Atlanta is widely known as the spiritual center of the American civil rights movement. But even before leaders such as Martin Luther King Jr. and Andrew Young became icons of the movement, African-Americans in the city were paving the way for the tumult and change to come.
Several of the city’s civil rights monuments can, not surprisingly, be found at the Martin Luther King Jr. National Historic Site, but there are others, including a new statue of Dr. King.
Here are 10 of our favorite monuments. Some are familiar; others – not so well-known – are equally important to the city’s legacy.
Martin Luther King Jr. Statue (unveiled Aug. 28, 2017)
Georgia State Capitol
Artist: Martin Dawe
The Rev. Martin Luther King Jr. is an icon of the American civil rights movement. An alumnus of both Atlanta’s Booker T. Washington High School and Morehouse College, Dr. King went on to win the Nobel Peace Prize.
Andrew Young Statue
(photo courtesy of Atlanta Mayor's Office of Cultural Affairs)
Corner of Andrew Young International Boulevard and Spring Street
Artist: John Paul Harris
A civil rights activist and protégé of Dr. King, Andrew Young became mayor of Atlanta and U.S. ambassador to the United Nations under President Jimmy Carter.
John Wesley Dobbs Statue, “Through His Eyes”
Britney Nesbit, left, and Jessica Nelson, "Look Through His Eyes." (photo by Will Howcroft)
Auburn Avenue at Fort Street
Artist: Ralph Helmick
John Wesley Dobbs was a civic and political force in Atlanta and was known as the unofficial “mayor” of Atlanta’s famed Auburn Avenue.
Charles Lincoln Harper Statue
Ashby Garden Park at Ashby Circle NW and Mayson Turner Road
Artist: Ed Dwight
Charles Lincoln Harper was the first principal of Atlanta’s Booker T. Washington High School, the city’s first post-6th grade public school for African-Americans.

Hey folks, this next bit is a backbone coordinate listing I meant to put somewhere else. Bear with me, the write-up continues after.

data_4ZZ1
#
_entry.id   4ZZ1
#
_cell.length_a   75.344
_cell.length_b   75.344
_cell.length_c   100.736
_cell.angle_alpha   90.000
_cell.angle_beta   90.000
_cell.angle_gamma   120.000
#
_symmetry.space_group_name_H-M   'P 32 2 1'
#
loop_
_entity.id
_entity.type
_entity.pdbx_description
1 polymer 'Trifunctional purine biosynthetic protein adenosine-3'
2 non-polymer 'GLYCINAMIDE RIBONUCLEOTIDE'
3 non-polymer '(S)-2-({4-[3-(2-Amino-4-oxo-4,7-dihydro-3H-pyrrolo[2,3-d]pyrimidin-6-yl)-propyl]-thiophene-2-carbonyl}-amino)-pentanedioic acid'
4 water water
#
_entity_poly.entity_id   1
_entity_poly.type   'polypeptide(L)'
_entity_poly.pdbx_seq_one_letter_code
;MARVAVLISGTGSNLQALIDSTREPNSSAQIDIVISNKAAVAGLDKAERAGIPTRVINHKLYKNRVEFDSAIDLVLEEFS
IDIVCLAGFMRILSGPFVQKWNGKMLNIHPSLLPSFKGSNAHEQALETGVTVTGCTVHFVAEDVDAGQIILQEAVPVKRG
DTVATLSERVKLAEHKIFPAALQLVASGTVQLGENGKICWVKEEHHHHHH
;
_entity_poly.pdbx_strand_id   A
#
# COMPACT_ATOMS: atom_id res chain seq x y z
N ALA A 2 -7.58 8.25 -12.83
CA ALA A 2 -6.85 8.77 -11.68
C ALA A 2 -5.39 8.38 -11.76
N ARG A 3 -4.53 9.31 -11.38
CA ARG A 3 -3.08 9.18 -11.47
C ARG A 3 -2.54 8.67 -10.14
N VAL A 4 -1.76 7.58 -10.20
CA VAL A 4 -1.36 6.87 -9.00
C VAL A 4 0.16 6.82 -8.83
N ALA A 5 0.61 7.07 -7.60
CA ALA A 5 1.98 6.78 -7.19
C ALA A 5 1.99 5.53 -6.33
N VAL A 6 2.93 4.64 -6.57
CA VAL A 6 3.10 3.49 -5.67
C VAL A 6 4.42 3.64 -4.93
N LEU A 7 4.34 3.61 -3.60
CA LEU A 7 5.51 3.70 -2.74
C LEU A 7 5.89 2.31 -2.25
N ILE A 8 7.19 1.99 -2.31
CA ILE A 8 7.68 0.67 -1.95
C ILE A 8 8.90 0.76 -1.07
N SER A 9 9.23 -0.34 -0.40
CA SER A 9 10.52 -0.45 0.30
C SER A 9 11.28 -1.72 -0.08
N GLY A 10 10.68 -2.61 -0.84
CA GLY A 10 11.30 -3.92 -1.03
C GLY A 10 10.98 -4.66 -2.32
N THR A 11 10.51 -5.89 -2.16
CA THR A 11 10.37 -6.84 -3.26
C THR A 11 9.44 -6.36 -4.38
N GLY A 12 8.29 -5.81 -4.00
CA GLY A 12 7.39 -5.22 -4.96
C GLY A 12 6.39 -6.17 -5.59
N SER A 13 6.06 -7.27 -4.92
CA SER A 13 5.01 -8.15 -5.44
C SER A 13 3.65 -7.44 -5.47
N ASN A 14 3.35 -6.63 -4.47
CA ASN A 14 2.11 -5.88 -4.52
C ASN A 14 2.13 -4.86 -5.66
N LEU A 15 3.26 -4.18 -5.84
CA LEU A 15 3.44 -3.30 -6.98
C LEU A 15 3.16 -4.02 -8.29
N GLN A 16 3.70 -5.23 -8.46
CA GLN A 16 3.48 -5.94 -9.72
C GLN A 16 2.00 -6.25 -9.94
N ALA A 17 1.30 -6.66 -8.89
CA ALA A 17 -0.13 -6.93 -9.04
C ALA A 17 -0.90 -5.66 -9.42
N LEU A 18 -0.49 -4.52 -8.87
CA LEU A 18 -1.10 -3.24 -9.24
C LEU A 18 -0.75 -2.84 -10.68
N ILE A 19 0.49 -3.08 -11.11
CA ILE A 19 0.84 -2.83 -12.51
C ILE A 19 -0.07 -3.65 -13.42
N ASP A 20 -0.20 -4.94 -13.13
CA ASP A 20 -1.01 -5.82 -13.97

“Expelled Because of Their Color”
(photo by Georgia Governor's office)
Georgia State Capitol
Artist: John Thomas Riddle Jr.
This monument pays tribute to African-American legislators in Georgia who were expelled from the Georgia General Assembly during Reconstruction because they were black. Led by Henry McNeal Turner, the legislators successfully lobbied the federal government to reseat them. (New Georgia Encyclopedia). The monument was recently moved to a new location at the capitol to make room for the just-unveiled Martin Luther King Jr. statue.
Benjamin Mays Statue
Artist: Ed Dwight
A mentor to Dr. Martin Luther King Jr., Benjamin Mays was president of Morehouse College from 1940 to 1967. As the first African-American president of the Atlanta Board of Education, he presided over desegregation of Atlanta Public Schools.
Martin Luther King Jr. Memorial Mural
(photo by Jenni Gartman, AtlantaPhotos.com)
450 Auburn Ave.
Artist: Louis Delsarte
This large mural pays tribute to civil rights icons including Rosa Parks, Bobby Kennedy, Malcolm X and Emmett Till, to name a few. Also depicted is Birmingham segregationist Bull Connor, the public official known for ordering police to turn dogs and fire hoses on civil rights demonstrators. The mural has been taken down while improvements are made in the area. It will be reinstalled at a different location.
“Lifting the Veil of Ignorance”
(photo courtesy Booker T. Washington High School)
Booker T. Washington High School
Artist: Charles Keck
This statue, according to the Booker T. Washington Society, portrays Washington lifting the veil of ignorance from his people, symbolized by a terrified slave. The slave holds a book representing education and crouches on a plow and anvil, representing tools of agriculture and industry. The Atlanta statue is a duplicate of the original, which stands on the grounds of Tuskegee University and the Tuskegee Institute National Historic Site.
Homage To King
(Benjamin A. Pete photo)
Intersection of Ponce de Leon Avenue and Freedom Parkway
Artist: Xavier Campaney Medina
This steel sculpture welcomes visitors to the Martin Luther King Jr. National Historic Site.
Martin Luther King Jr. National Historic Site
Artist: Patrick Morelli
The statue depicts an African-American man performing an ancient African ritual of holding his newborn up toward the heavens.
For more information about Atlanta’s civil rights legacy, check here. And remember to visit Atlanta’s Center for Civil and Human Rights, where you can sit at a mock lunch counter wearing headphones that deliver angry insults in an exhibit that evokes the lunch counter sit-ins of the 1960s. For more Atlanta civil rights history, consider the new tour just introduced by Bicycle Tours of Atlanta, "Atlanta's Journey for Civil Rights."
Journalist Carol Carter writes and edits for Atlanta Convention & Visitors Bureau.